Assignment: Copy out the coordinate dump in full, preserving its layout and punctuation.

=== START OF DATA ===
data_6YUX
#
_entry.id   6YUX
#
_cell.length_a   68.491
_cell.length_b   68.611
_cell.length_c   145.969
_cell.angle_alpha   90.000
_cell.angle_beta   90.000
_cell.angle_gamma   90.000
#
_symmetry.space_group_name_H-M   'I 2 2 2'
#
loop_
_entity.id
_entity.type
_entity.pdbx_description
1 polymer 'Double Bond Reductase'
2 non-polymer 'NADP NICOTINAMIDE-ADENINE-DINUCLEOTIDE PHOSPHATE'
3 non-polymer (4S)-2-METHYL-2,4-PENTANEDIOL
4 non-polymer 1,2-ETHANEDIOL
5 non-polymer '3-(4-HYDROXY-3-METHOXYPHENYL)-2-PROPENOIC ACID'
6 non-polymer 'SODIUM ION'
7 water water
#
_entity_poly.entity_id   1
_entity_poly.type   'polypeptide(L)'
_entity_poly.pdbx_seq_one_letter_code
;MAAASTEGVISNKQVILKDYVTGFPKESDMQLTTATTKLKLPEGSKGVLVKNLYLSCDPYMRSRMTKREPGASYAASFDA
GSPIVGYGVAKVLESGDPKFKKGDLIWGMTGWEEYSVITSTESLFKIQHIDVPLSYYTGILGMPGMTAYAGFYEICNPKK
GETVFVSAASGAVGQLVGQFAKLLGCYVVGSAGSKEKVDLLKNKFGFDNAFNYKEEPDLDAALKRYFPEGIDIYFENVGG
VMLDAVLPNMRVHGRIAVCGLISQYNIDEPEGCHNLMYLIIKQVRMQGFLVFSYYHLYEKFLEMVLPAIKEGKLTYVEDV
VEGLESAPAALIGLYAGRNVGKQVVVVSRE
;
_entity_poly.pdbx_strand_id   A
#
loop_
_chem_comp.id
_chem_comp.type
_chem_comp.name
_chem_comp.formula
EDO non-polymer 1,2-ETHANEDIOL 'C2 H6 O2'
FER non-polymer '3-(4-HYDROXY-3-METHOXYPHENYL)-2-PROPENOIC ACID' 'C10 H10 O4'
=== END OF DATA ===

data_6YUX
#
_entry.id   6YUX
#
_cell.length_a   68.491
_cell.length_b   68.611
_cell.length_c   145.969
_cell.angle_alpha   90.000
_cell.angle_beta   90.000
_cell.angle_gamma   90.000
#
_symmetry.space_group_name_H-M   'I 2 2 2'
#
loop_
_entity.id
_entity.type
_entity.pdbx_description
1 polymer 'Double Bond Reductase'
2 non-polymer 'NADP NICOTINAMIDE-ADENINE-DINUCLEOTIDE PHOSPHATE'
3 non-polymer (4S)-2-METHYL-2,4-PENTANEDIOL
4 non-polymer 1,2-ETHANEDIOL
5 non-polymer '3-(4-HYDROXY-3-METHOXYPHENYL)-2-PROPENOIC ACID'
6 non-polymer 'SODIUM ION'
7 water water
#
_entity_poly.entity_id   1
_entity_poly.type   'polypeptide(L)'
_entity_poly.pdbx_seq_one_letter_code
;MAAASTEGVISNKQVILKDYVTGFPKESDMQLTTATTKLKLPEGSKGVLVKNLYLSCDPYMRSRMTKREPGASYAASFDA
GSPIVGYGVAKVLESGDPKFKKGDLIWGMTGWEEYSVITSTESLFKIQHIDVPLSYYTGILGMPGMTAYAGFYEICNPKK
GETVFVSAASGAVGQLVGQFAKLLGCYVVGSAGSKEKVDLLKNKFGFDNAFNYKEEPDLDAALKRYFPEGIDIYFENVGG
VMLDAVLPNMRVHGRIAVCGLISQYNIDEPEGCHNLMYLIIKQVRMQGFLVFSYYHLYEKFLEMVLPAIKEGKLTYVEDV
VEGLESAPAALIGLYAGRNVGKQVVVVSRE
;
_entity_poly.pdbx_strand_id   A
#
loop_
_chem_comp.id
_chem_comp.type
_chem_comp.name
_chem_comp.formula
EDO non-polymer 1,2-ETHANEDIOL 'C2 H6 O2'
FER non-polymer '3-(4-HYDROXY-3-METHOXYPHENYL)-2-PROPENOIC ACID' 'C10 H10 O4'